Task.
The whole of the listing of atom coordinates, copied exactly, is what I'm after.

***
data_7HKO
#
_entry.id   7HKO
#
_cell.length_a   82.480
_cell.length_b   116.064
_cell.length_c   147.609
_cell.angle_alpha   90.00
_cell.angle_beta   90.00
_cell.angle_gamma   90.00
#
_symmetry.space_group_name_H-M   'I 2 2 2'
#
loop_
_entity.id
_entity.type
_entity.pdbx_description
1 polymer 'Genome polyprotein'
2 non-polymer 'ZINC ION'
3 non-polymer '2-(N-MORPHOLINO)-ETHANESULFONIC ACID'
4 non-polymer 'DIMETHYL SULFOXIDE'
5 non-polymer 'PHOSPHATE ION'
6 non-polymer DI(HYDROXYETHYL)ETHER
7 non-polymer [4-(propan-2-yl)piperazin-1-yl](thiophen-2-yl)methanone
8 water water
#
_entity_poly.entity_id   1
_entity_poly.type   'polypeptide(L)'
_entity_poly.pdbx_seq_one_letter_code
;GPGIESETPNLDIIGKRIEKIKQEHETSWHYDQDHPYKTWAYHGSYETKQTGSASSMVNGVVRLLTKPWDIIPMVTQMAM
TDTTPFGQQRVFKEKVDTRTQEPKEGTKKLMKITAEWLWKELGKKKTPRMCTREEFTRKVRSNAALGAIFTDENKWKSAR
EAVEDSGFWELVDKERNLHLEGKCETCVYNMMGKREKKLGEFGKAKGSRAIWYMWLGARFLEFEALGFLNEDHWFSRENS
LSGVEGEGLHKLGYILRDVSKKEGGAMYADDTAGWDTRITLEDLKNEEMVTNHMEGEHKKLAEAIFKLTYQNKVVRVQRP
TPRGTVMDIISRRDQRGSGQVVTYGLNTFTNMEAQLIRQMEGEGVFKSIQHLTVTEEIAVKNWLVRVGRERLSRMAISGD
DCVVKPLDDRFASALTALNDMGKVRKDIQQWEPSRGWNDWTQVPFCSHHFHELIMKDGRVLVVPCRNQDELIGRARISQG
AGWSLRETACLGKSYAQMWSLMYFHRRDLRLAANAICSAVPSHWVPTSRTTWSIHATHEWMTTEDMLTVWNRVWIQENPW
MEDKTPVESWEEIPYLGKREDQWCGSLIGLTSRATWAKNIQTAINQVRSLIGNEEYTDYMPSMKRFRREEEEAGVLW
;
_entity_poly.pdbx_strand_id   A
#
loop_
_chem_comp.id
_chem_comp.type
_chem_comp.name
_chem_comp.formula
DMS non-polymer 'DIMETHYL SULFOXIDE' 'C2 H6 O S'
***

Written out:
data_7HKO
#
_entry.id   7HKO
#
_cell.length_a   82.480
_cell.length_b   116.064
_cell.length_c   147.609
_cell.angle_alpha   90.00
_cell.angle_beta   90.00
_cell.angle_gamma   90.00
#
_symmetry.space_group_name_H-M   'I 2 2 2'
#
loop_
_entity.id
_entity.type
_entity.pdbx_description
1 polymer 'Genome polyprotein'
2 non-polymer 'ZINC ION'
3 non-polymer '2-(N-MORPHOLINO)-ETHANESULFONIC ACID'
4 non-polymer 'DIMETHYL SULFOXIDE'
5 non-polymer 'PHOSPHATE ION'
6 non-polymer DI(HYDROXYETHYL)ETHER
7 non-polymer [4-(propan-2-yl)piperazin-1-yl](thiophen-2-yl)methanone
8 water water
#
_entity_poly.entity_id   1
_entity_poly.type   'polypeptide(L)'
_entity_poly.pdbx_seq_one_letter_code
;GPGIESETPNLDIIGKRIEKIKQEHETSWHYDQDHPYKTWAYHGSYETKQTGSASSMVNGVVRLLTKPWDIIPMVTQMAM
TDTTPFGQQRVFKEKVDTRTQEPKEGTKKLMKITAEWLWKELGKKKTPRMCTREEFTRKVRSNAALGAIFTDENKWKSAR
EAVEDSGFWELVDKERNLHLEGKCETCVYNMMGKREKKLGEFGKAKGSRAIWYMWLGARFLEFEALGFLNEDHWFSRENS
LSGVEGEGLHKLGYILRDVSKKEGGAMYADDTAGWDTRITLEDLKNEEMVTNHMEGEHKKLAEAIFKLTYQNKVVRVQRP
TPRGTVMDIISRRDQRGSGQVVTYGLNTFTNMEAQLIRQMEGEGVFKSIQHLTVTEEIAVKNWLVRVGRERLSRMAISGD
DCVVKPLDDRFASALTALNDMGKVRKDIQQWEPSRGWNDWTQVPFCSHHFHELIMKDGRVLVVPCRNQDELIGRARISQG
AGWSLRETACLGKSYAQMWSLMYFHRRDLRLAANAICSAVPSHWVPTSRTTWSIHATHEWMTTEDMLTVWNRVWIQENPW
MEDKTPVESWEEIPYLGKREDQWCGSLIGLTSRATWAKNIQTAINQVRSLIGNEEYTDYMPSMKRFRREEEEAGVLW
;
_entity_poly.pdbx_strand_id   A
#
loop_
_chem_comp.id
_chem_comp.type
_chem_comp.name
_chem_comp.formula
DMS non-polymer 'DIMETHYL SULFOXIDE' 'C2 H6 O S'